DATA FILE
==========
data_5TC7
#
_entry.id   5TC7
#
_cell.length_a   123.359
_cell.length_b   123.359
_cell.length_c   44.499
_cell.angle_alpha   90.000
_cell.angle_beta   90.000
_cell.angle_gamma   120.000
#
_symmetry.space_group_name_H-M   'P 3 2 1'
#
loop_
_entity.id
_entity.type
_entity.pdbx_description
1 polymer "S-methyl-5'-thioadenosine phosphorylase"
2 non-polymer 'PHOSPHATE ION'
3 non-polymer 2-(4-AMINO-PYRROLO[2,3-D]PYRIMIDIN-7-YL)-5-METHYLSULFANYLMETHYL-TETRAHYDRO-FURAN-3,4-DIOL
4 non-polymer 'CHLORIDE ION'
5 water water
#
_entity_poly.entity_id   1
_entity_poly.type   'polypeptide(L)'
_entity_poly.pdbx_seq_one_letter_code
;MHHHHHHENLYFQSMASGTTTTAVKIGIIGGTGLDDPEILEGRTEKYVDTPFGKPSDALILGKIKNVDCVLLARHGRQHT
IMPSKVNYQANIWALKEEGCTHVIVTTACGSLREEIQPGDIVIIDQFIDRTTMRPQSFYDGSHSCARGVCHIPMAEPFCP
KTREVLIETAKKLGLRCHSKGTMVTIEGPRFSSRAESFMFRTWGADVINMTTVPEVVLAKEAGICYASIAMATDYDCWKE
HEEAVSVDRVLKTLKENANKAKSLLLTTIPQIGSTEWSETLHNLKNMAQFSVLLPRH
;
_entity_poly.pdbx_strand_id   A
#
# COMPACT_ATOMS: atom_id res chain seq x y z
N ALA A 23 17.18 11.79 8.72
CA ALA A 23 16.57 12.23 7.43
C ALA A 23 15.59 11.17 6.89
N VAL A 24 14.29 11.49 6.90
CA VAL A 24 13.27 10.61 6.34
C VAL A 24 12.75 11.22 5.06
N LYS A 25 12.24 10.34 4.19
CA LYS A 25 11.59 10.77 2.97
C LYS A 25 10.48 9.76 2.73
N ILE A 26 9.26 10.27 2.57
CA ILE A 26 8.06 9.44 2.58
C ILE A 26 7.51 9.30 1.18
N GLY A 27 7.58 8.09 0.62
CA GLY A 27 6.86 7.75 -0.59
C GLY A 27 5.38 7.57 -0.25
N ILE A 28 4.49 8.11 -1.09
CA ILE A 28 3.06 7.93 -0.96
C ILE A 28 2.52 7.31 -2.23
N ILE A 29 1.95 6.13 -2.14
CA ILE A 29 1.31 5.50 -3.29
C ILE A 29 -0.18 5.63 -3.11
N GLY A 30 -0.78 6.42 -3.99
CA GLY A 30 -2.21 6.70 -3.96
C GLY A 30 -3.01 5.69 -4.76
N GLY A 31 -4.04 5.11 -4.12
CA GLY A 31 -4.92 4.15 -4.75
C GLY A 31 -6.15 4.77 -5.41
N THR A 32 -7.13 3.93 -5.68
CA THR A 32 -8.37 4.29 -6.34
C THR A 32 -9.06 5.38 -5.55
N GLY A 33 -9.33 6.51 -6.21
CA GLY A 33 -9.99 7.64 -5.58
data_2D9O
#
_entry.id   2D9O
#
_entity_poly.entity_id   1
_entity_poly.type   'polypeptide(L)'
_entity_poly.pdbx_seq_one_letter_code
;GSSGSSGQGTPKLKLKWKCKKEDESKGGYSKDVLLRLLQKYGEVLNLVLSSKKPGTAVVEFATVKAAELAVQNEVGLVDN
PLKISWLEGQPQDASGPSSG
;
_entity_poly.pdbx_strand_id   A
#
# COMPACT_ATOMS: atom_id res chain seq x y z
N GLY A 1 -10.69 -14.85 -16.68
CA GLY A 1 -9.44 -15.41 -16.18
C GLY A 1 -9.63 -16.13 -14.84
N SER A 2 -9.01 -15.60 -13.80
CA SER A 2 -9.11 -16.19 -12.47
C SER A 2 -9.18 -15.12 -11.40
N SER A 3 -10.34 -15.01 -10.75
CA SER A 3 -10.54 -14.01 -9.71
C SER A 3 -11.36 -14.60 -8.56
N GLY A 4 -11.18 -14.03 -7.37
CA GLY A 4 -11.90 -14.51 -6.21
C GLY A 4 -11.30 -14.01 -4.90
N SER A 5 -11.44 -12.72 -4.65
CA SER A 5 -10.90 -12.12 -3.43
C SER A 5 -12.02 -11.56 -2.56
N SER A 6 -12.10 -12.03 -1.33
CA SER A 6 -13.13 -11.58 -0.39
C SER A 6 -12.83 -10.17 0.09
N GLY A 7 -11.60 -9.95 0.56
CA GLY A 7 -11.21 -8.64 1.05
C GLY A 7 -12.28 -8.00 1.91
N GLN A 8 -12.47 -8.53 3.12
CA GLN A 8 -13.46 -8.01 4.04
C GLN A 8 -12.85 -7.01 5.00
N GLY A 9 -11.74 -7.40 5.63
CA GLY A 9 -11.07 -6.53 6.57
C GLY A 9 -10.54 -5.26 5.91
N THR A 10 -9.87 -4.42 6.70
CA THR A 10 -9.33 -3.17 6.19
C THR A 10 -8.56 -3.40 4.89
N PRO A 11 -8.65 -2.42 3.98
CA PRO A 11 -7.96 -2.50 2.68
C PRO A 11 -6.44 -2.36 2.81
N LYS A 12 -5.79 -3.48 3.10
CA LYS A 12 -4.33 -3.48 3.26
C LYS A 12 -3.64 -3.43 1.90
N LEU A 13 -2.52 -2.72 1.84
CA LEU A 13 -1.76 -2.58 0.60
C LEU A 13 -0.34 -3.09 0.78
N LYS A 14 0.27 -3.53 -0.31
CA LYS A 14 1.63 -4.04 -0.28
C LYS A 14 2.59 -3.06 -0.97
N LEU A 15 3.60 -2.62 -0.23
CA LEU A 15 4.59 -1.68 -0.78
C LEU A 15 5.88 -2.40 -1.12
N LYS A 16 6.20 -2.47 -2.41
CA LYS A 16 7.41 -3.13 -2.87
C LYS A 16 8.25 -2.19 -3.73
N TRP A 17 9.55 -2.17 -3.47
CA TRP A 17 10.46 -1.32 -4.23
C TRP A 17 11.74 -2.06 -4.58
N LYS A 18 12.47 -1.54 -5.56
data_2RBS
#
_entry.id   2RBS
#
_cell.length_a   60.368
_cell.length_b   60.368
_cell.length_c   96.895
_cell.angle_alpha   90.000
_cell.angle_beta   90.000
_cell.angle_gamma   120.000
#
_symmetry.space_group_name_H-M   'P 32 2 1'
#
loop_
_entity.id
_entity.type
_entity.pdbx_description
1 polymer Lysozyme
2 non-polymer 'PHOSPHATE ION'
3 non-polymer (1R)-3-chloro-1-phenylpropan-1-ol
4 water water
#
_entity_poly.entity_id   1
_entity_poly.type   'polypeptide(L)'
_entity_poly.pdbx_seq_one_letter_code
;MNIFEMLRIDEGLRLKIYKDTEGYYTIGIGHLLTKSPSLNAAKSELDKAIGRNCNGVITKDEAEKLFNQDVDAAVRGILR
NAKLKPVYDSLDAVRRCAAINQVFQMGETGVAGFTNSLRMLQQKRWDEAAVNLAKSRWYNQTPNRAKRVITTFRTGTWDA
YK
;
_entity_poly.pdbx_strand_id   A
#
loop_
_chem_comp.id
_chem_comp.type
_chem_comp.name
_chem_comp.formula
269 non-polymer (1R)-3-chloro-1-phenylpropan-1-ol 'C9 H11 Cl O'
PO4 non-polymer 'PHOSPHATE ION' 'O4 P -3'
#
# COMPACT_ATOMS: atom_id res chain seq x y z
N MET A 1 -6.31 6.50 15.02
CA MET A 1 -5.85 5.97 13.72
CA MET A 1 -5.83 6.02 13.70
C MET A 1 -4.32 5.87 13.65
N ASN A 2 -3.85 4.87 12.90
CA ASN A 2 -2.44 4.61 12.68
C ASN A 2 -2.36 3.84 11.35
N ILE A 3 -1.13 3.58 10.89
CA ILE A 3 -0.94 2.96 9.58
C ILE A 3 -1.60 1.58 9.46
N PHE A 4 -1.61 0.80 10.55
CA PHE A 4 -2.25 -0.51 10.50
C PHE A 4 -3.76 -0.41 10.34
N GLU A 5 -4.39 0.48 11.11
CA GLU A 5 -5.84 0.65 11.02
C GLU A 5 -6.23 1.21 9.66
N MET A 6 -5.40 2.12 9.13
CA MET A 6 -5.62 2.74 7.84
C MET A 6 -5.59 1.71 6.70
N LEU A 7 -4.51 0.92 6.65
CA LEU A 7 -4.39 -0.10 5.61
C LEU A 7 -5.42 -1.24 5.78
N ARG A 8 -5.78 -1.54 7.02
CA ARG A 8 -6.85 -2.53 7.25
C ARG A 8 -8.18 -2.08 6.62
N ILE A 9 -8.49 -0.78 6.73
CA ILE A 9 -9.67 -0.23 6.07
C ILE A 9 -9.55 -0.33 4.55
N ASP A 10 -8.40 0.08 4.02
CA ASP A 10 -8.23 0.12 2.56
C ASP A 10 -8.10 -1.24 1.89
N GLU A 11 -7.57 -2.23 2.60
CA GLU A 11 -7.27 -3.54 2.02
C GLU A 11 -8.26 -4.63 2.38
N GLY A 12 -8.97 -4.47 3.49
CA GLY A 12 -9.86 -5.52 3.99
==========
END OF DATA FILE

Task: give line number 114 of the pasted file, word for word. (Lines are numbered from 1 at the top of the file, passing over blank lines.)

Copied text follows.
CA LYS A 12 -4.33 -3.48 3.26